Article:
Having said that, we will move on to basic ACoS optimizations. Essentially, it all comes down to bid adjustment. When the ACoS of a certain keyword is high and non-profitable you would decrease bid. On the other hand, if you see that a certain keyword has a very low ACoS, meaning that it’s converting profitably, you should increase the bid and make sure that you get the clicks, since the clicks on that keyword will convert. Guidelines for bid adjustment should be the suggested bids that Amazon lets you know, along with the CPC.
The “gist” so to speak is simple enough, but there are a couple of factors to consider before making the bid adjustments:
- Goal – as previously mentioned, if your goal was to increase sales, your criterion for lowering/boosting the bids is different than if your goal was to decrease the spend.
- Keyword relevancy – Sometimes even if the keyword is poorly converting, or converting at a high ACoS you necessarily wouldn’t lower the bid, as that keyword is highly relevant for your product. These are so-called strategic keywords.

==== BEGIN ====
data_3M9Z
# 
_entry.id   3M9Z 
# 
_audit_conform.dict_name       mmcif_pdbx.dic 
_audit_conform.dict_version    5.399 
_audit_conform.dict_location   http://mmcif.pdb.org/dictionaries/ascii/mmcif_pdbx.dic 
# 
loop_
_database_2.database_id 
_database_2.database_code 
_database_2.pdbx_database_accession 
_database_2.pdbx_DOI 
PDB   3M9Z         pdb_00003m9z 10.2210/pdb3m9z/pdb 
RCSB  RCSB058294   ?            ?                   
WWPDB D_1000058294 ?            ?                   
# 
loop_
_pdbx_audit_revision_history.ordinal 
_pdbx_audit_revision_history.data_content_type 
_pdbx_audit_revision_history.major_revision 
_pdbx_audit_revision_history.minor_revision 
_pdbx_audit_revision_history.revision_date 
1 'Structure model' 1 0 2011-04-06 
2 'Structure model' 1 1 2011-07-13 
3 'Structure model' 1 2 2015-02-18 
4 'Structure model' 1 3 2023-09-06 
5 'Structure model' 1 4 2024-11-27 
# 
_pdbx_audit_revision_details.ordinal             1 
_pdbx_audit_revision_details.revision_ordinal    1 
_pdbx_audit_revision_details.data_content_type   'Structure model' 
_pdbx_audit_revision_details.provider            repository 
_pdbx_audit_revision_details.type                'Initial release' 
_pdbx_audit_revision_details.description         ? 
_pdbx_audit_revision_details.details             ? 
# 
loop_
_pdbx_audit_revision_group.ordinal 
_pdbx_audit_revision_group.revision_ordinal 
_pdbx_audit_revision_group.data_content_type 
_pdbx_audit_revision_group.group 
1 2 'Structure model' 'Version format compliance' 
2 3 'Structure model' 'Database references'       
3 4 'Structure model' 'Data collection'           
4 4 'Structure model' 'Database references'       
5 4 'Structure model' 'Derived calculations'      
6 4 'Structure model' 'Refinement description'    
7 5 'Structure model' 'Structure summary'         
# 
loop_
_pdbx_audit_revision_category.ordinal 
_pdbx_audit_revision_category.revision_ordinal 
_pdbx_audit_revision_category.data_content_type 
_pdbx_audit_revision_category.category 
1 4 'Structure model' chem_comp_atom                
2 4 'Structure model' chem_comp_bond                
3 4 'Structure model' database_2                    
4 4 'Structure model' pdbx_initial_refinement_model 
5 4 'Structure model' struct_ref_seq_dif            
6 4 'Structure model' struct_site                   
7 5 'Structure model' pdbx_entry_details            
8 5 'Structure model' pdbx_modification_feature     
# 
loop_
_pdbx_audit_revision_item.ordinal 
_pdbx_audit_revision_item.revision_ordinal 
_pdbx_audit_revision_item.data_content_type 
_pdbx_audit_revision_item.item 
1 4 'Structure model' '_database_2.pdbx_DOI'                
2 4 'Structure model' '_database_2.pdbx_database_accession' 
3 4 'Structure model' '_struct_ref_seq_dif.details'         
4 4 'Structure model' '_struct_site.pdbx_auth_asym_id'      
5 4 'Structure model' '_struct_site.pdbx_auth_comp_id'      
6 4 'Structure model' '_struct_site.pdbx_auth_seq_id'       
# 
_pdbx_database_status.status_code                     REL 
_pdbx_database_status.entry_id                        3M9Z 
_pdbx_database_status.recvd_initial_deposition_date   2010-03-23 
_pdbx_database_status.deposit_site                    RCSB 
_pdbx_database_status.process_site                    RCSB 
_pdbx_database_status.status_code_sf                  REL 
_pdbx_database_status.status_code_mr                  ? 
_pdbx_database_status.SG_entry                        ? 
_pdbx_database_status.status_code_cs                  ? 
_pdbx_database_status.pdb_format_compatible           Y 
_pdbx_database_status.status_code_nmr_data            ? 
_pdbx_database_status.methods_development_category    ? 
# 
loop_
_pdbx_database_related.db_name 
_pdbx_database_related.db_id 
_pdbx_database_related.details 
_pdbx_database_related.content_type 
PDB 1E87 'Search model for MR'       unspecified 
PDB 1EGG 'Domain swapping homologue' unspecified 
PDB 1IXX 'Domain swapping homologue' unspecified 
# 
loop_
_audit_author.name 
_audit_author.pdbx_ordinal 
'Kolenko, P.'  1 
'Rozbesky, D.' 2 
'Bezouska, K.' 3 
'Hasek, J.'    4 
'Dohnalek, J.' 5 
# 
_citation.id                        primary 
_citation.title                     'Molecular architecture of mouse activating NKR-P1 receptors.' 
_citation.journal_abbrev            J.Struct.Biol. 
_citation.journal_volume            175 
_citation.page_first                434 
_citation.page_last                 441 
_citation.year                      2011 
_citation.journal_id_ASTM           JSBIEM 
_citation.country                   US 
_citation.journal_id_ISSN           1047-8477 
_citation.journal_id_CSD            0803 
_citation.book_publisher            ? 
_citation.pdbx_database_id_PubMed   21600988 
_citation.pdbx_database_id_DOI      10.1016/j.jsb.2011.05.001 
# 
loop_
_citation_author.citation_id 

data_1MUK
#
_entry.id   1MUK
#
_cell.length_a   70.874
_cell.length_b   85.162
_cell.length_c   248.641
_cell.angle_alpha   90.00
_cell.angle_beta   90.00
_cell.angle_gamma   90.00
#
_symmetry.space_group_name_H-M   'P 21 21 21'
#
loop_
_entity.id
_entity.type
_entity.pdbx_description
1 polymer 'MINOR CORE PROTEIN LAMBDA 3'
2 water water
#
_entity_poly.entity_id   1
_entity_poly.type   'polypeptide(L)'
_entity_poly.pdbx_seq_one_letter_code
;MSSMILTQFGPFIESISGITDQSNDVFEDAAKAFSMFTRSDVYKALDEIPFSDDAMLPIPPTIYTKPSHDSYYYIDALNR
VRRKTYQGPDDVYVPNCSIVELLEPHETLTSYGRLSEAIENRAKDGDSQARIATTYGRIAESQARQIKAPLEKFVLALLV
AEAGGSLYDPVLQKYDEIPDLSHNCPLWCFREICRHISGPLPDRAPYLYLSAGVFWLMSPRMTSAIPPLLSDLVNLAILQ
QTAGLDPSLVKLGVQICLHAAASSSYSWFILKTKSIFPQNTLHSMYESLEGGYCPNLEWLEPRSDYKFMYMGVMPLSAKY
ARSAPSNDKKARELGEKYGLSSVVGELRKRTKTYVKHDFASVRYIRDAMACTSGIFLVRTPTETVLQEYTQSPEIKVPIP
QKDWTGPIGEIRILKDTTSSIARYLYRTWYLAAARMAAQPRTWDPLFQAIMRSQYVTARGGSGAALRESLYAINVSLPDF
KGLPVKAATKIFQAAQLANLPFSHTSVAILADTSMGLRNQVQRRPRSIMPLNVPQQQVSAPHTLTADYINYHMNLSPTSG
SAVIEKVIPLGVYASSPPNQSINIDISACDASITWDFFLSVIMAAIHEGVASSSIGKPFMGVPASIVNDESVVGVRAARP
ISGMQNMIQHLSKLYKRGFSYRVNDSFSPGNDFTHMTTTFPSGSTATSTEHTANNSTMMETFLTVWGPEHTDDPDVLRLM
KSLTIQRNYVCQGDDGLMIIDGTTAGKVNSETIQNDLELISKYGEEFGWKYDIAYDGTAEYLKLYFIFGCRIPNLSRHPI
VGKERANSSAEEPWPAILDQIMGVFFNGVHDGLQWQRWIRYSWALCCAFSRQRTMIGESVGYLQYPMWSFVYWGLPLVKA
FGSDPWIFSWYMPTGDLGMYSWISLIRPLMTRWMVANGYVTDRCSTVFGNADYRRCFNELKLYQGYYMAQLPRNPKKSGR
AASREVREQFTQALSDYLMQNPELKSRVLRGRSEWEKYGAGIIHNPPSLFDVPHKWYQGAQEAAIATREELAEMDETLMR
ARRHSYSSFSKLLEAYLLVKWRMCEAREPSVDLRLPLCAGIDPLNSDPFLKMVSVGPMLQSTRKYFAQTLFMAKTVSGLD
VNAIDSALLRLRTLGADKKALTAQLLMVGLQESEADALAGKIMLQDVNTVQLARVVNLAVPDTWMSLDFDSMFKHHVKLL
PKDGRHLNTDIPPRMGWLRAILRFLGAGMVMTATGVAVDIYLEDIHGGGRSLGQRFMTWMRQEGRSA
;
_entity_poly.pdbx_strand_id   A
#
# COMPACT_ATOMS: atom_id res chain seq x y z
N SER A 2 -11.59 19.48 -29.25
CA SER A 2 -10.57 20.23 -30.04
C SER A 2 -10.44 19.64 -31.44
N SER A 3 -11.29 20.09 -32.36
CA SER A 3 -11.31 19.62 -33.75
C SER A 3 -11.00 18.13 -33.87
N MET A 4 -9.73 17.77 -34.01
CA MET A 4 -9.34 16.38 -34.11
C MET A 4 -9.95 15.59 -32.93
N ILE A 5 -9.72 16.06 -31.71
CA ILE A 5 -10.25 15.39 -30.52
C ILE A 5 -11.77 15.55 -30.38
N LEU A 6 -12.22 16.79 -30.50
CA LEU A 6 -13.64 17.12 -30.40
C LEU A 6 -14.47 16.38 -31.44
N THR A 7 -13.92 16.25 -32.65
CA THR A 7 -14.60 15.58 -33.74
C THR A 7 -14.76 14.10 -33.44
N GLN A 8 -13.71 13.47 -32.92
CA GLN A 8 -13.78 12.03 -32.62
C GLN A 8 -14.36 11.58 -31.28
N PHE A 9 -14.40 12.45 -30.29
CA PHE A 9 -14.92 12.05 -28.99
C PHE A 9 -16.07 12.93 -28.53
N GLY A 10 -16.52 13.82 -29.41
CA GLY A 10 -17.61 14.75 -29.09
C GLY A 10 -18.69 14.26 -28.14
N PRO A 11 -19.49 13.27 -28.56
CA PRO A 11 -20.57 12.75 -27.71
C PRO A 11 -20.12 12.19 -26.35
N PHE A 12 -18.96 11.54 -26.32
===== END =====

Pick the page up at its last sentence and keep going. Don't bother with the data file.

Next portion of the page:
- Date Range – Be careful to check the keywords’ success in different timelines. Maybe the last 30-45 days overall keyword ACoS is low, but when you look at the last 7 days it seems that it stopped converting. Before adjusting the bid, try to find out why the keyword stopped bringing in sales.
- CPC – Depending on your budget, sometimes you won’t be able to increase the bids, as the keyword is too competitive, and it simply would not pay off to increase the cost per click.
- Impressions, Clicks, and CTR – Make sure you have enough relevant data before you consider changing the bids.
- Conversion Rate – This is the crucial metric, combined with a relevant number of clicks and impressions, that will help you decide how to properly adjust the bids.
To sum up, ACoS on Amazon is the key indicator of your PPC performance, but it is not the only one. While optimizing the account remember to look at other factors such as keyword relevancy, CPC, number of clicks and impressions, and click-through rate. Although there is no really bad or good ACoS in general, individually having a “good ACoS” means achieving the desired result with a minimum spend. In order to achieve your goals, you should dedicate your time to regular campaign optimization.